• Love this article but can I just say, parenting really is a skill. I do fostering and come into contact and work with parents who just don’t have the skills. I have come to realise, It truely IS a skill to be learned, and if you don’t have good role models to learn it from, you just may not be able to parent well. It’s just a sad sad part of our society. Hopefully the cycle can be broken (or fixed in some cases) with the children we care for, so they can then go on and be ‘skillful’ parents who are invested in their children! 🙂

  • All my kids are grown up now, each one incredibly awesome in remarkably different ways. My advice is to lower the bar that means you ‘nailed it’. Lower your marker of success all the way to this: your kids & the place you provide for them made it through the day with no loss of life or limb. Be really really grateful for this at days end, grateful to your overwhelmed self, your family, friends and God. Ask for an equally winning day for tomorrow. When a bad bad day happens just chalk it up to a spectacular marvel of failure and again be thankful everyone is still here. Try again tomorrow. O:-)

  • well, some of this I agree with but I am a baby of the 50’s and my mom canned all the food we ate since we were dirt poor. Dad would bring produce home that was from behind the grocery store and it had to be canned that night. So mom would stay up all nite. She taught us to read, dad taught us poetry and math and science and they both had long chore lists and worked alongside us teaching us how to work. Mom did not have any relatives to help. So, in many ways I do not see a difference except in those days there was no order out nor did they go out to dinner more than once a year since they were too poor. But they had 4 biological kids and 2 adopted. We spent hours in the summer at the beach and mom packed sandwiches. We had to earn our own money for clothing and shoes so we worked strawberry picking through the summer. Life was not easier that’s for sure. But I do think life had less distractions and less busy-ness and most moms were home so the neighborhood kids could all play together. Now poor moms need to set play dates and take their children to all the latest educational experiences. Our educational experiences were at the dinner table with dad reading poetry, talking history of the world, and reading the Bible also. Just saying.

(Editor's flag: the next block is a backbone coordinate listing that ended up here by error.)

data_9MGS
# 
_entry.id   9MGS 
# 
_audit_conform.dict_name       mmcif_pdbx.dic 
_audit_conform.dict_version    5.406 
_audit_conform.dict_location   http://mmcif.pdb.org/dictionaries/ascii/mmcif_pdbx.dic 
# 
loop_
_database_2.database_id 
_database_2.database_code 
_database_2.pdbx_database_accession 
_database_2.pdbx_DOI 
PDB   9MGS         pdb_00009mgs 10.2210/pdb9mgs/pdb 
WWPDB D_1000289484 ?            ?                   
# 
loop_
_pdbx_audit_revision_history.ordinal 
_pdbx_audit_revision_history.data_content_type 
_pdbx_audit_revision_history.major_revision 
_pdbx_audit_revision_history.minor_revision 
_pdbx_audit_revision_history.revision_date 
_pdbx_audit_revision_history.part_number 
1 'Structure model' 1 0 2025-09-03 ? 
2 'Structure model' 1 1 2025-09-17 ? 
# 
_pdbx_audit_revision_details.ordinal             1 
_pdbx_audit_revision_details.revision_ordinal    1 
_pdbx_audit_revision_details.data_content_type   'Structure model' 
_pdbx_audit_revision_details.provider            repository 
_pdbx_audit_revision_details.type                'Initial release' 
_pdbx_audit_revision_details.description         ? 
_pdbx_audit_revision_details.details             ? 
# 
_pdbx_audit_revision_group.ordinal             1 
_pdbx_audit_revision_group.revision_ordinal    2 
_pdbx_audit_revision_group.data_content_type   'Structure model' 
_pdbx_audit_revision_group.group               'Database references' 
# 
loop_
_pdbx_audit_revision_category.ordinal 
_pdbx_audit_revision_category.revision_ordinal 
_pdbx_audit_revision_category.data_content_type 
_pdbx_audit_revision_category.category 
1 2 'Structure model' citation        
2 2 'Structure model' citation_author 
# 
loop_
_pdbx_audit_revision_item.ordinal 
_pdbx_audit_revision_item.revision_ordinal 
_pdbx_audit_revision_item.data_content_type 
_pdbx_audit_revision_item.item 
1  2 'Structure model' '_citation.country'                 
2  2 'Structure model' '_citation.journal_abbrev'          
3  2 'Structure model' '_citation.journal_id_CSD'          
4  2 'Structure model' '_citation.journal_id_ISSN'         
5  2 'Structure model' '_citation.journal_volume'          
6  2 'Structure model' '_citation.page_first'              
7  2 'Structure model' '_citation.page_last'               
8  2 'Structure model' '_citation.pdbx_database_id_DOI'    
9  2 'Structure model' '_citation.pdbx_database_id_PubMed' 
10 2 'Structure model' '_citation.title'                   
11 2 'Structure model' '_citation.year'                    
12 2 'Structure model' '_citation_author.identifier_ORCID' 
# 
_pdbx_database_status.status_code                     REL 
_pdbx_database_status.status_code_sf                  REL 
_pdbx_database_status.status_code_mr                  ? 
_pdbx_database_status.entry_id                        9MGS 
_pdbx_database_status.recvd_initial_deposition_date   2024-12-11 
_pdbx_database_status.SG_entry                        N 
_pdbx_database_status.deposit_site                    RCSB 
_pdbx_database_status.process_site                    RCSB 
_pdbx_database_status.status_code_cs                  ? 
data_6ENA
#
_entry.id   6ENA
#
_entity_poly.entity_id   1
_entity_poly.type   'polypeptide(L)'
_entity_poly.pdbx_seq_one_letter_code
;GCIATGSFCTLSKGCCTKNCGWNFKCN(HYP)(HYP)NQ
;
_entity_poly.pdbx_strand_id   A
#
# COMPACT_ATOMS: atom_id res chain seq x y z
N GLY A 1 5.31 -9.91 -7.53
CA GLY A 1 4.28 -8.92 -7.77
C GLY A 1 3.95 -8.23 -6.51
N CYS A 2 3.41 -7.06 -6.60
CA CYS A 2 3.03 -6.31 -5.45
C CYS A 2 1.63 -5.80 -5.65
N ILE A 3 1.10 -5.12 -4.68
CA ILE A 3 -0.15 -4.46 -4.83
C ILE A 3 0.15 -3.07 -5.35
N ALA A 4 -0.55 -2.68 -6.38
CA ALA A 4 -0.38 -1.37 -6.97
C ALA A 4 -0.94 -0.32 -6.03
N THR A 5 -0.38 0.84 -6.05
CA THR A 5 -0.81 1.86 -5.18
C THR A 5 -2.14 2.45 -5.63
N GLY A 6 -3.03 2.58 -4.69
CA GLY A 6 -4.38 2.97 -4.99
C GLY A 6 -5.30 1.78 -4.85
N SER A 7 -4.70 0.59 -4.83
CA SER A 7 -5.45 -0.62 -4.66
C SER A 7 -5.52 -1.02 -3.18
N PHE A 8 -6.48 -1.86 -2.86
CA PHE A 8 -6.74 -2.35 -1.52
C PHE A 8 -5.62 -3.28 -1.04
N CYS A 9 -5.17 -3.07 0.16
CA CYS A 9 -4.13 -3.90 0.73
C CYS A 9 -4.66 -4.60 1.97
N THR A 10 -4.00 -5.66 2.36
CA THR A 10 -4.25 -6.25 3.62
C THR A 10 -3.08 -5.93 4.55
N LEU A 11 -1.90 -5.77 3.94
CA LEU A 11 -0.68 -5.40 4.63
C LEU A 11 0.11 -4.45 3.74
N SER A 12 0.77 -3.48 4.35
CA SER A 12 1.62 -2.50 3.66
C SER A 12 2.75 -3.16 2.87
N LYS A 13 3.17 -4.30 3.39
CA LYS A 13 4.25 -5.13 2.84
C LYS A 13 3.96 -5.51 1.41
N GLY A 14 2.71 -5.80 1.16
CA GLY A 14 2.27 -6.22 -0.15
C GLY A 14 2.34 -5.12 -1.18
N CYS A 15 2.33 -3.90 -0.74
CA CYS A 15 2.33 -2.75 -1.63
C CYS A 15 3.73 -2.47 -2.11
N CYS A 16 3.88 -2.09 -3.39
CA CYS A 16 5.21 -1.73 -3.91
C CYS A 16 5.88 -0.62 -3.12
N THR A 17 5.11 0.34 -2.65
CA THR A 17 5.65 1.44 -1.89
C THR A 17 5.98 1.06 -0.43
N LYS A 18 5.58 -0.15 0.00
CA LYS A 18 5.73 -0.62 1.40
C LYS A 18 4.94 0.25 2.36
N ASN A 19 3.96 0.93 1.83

• So I was a little slow to get the new nappy on my 7 week old fire-trucking son and he may or may not have accidentally drunk a little of his own urine when he sprayed all over himself. I sent a text to my friend who’s a nurse and a straight shooter asking if he’ll be ok. She wrote back saying she’s pretty sure her son has eaten a little of his own poo, and so far, he seems fine. Parenting at its finest.